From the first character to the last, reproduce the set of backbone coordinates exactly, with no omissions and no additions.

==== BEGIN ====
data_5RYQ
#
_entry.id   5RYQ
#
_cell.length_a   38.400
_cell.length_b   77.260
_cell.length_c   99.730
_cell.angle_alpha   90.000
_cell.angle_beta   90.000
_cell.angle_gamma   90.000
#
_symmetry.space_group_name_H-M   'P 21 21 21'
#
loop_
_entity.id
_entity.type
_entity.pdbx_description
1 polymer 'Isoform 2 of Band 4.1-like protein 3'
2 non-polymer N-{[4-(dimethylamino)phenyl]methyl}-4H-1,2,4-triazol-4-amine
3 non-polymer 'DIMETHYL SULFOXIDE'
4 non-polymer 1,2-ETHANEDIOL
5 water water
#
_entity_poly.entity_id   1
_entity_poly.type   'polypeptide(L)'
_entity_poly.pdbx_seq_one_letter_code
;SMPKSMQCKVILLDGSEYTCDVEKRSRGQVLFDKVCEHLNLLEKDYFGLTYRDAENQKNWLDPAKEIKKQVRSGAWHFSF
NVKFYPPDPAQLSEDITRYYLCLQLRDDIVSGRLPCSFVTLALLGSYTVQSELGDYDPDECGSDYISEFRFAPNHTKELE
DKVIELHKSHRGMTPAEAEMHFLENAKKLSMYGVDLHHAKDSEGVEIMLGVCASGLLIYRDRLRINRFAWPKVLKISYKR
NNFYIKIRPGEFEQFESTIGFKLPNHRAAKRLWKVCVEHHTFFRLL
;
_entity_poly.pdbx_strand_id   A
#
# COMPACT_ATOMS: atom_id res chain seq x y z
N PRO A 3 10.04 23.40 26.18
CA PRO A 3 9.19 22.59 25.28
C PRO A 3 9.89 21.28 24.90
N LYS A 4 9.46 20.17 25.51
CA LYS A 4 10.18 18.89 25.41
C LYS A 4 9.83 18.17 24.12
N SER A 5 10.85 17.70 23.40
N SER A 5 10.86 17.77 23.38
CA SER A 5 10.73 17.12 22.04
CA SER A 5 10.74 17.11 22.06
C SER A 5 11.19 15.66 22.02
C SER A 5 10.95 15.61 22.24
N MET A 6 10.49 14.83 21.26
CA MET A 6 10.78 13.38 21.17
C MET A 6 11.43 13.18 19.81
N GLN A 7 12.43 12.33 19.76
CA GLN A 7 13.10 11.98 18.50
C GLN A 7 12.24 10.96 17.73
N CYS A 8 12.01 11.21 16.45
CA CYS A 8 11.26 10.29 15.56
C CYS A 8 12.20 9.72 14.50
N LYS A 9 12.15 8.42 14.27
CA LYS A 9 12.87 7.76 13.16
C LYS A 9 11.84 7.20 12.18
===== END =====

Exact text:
data_5RYQ
#
_entry.id   5RYQ
#
_cell.length_a   38.400
_cell.length_b   77.260
_cell.length_c   99.730
_cell.angle_alpha   90.000
_cell.angle_beta   90.000
_cell.angle_gamma   90.000
#
_symmetry.space_group_name_H-M   'P 21 21 21'
#
loop_
_entity.id
_entity.type
_entity.pdbx_description
1 polymer 'Isoform 2 of Band 4.1-like protein 3'
2 non-polymer N-{[4-(dimethylamino)phenyl]methyl}-4H-1,2,4-triazol-4-amine
3 non-polymer 'DIMETHYL SULFOXIDE'
4 non-polymer 1,2-ETHANEDIOL
5 water water
#
_entity_poly.entity_id   1
_entity_poly.type   'polypeptide(L)'
_entity_poly.pdbx_seq_one_letter_code
;SMPKSMQCKVILLDGSEYTCDVEKRSRGQVLFDKVCEHLNLLEKDYFGLTYRDAENQKNWLDPAKEIKKQVRSGAWHFSF
NVKFYPPDPAQLSEDITRYYLCLQLRDDIVSGRLPCSFVTLALLGSYTVQSELGDYDPDECGSDYISEFRFAPNHTKELE
DKVIELHKSHRGMTPAEAEMHFLENAKKLSMYGVDLHHAKDSEGVEIMLGVCASGLLIYRDRLRINRFAWPKVLKISYKR
NNFYIKIRPGEFEQFESTIGFKLPNHRAAKRLWKVCVEHHTFFRLL
;
_entity_poly.pdbx_strand_id   A
#
# COMPACT_ATOMS: atom_id res chain seq x y z
N PRO A 3 10.04 23.40 26.18
CA PRO A 3 9.19 22.59 25.28
C PRO A 3 9.89 21.28 24.90
N LYS A 4 9.46 20.17 25.51
CA LYS A 4 10.18 18.89 25.41
C LYS A 4 9.83 18.17 24.12
N SER A 5 10.85 17.70 23.40
N SER A 5 10.86 17.77 23.38
CA SER A 5 10.73 17.12 22.04
CA SER A 5 10.74 17.11 22.06
C SER A 5 11.19 15.66 22.02
C SER A 5 10.95 15.61 22.24
N MET A 6 10.49 14.83 21.26
CA MET A 6 10.78 13.38 21.17
C MET A 6 11.43 13.18 19.81
N GLN A 7 12.43 12.33 19.76
CA GLN A 7 13.10 11.98 18.50
C GLN A 7 12.24 10.96 17.73
N CYS A 8 12.01 11.21 16.45
CA CYS A 8 11.26 10.29 15.56
C CYS A 8 12.20 9.72 14.50
N LYS A 9 12.15 8.42 14.27
CA LYS A 9 12.87 7.76 13.16
C LYS A 9 11.84 7.20 12.18